Written by Ratih Kabinawa. In an attempt to raise awareness about the lives of marginalised groups in Taiwan, the Taiwan Studies Programme at the University of Nottingham, U.K., organised a movie screening and discussion – Migrant Lives Matter: ‘Nine Shots’ – that showcased the dark side of migrant labour recruitment and employment in Taiwan. The film reveals some perspectives from different stakeholders, including labour advocacy networks, in addressing problems related to Taiwan’s labour migration system. Using the movie as a prompt, this article explores various advocacy networks and migrant labour movements in Taiwan. Why and how do these networks emerge and organise themselves? What are their motivations and activities? And how do these networks advocate for policy change and work to build solidarity to empower migrant workers?
Written by Yao-hung Huang. The Taiwanese director Wei De-Sheng burst onto the international scene over a decade ago with his critically acclaimed musical drama Cape No. 7. The movie was an unexpected box office success, and saw Wei held up as a beacon of hope for Taiwan’s beleaguered film industry. Nonetheless, Cape 7 came under fire in some quarters for painting the legacy of Japanese colonial rule in a positive light.
Written by Tim Shao-Hung Teng. In 2015 Taiwanese filmmaker Huang Ya-li (黃亞歷) released his documentary Le Moulin (Riyaori shi sanbuzhe/ 日曜式散步者) to critical acclaim. The film recounts the major life events of four core members of Taiwan’s prewar surrealist poetry society, Le Moulin (fengche shishe/風車詩社). Known for its experimental style that does away with interviews and voice-over narrations, the nearly-three-hour film cites, extracts, pastes, and freely associates materials such as literature, paintings, photography, sounds, film footage, diary entries, and newspaper clippings. These sources are not always readily recognisable and nor are they all directly related to the poets’ works.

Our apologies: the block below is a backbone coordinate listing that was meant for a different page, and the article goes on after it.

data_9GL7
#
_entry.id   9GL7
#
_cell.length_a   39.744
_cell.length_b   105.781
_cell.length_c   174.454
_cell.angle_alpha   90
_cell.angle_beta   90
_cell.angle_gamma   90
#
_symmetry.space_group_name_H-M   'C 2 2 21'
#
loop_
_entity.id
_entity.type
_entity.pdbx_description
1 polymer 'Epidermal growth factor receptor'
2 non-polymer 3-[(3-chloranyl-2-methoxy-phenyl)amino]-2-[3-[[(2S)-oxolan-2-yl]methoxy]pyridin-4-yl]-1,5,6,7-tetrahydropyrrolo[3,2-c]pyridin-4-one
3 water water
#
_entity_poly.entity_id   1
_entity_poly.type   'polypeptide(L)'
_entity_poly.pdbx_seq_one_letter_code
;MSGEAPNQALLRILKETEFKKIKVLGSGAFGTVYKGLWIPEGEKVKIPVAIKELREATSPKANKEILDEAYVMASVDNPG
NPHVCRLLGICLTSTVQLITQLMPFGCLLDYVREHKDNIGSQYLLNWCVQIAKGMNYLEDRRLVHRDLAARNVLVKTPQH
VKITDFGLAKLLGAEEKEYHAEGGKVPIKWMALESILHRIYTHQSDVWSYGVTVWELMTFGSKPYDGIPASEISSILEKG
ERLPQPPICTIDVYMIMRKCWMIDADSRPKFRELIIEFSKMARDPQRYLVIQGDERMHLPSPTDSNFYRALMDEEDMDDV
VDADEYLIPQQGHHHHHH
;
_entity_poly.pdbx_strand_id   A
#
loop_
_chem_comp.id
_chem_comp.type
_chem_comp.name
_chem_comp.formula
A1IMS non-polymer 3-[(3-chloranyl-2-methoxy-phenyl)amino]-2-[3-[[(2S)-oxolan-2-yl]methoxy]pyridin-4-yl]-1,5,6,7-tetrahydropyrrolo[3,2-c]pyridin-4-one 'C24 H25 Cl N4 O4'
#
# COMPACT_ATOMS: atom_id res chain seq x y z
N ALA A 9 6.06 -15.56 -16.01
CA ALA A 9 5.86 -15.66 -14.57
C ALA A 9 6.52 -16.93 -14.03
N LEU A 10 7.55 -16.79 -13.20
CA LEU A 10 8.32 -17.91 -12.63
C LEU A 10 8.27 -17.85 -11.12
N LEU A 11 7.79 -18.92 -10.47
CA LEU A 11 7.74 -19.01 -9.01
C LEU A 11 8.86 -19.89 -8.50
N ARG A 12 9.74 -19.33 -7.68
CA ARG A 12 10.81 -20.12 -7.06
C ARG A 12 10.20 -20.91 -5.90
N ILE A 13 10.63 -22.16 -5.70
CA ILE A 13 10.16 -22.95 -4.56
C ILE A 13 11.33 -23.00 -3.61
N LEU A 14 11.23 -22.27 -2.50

Critical Women in Seediq Bale: A Response to Professor Chin-ju Lin Concerning Seediq Cultural Politic. Written by Darryl Cameron Sterk. In Seediq Bale men cut these ties asunder; and though I would not expect to find the same division of labour today, my observation is that it is still tends to be women who are trying to keep things together. I relied on Temi Nawi, a former Catholic nun who devoted the last three decades of her life to Seediq education and research, for the material on weaving.
Written by Maja Korbecka. There are yet more talented Southeast Asian Chinese diaspora filmmakers working in contemporary Taiwan cinema and bringing forth their own complex heritage, stories and new ideas to work with film art. They represent hope for revival and new directions in Taiwan cinema. Through their work they contribute to projecting the image of Taiwan as a multiethnic and multicultural state, the full potential of which is yet to be discovered.
Written by Daw-Ming Lee By the end of the 1970s Taiwan audience was antipathetic to the unimaginative remakes or copies of “national policy films,” martial arts
Written by Ming-yeh T. Rawnsley Professor Chris Berry (King’s College London) and I have been co-organising a project, “Taiwan’s Lost Commercial Cinema: Recovered and Restored”, since 2017. The
Written by Tiago de Luca With 10 feature-length films to his credit, Tsai is a central figure in what is now broadly referred to as
Written by Ting-Ying Lin. I can still vividly remember the scene back in the summer of 2008: I spent a typical summer afternoon at the
Written by Chris Berry. In November of last year, I had the great honour of serving as a member of the final jury for the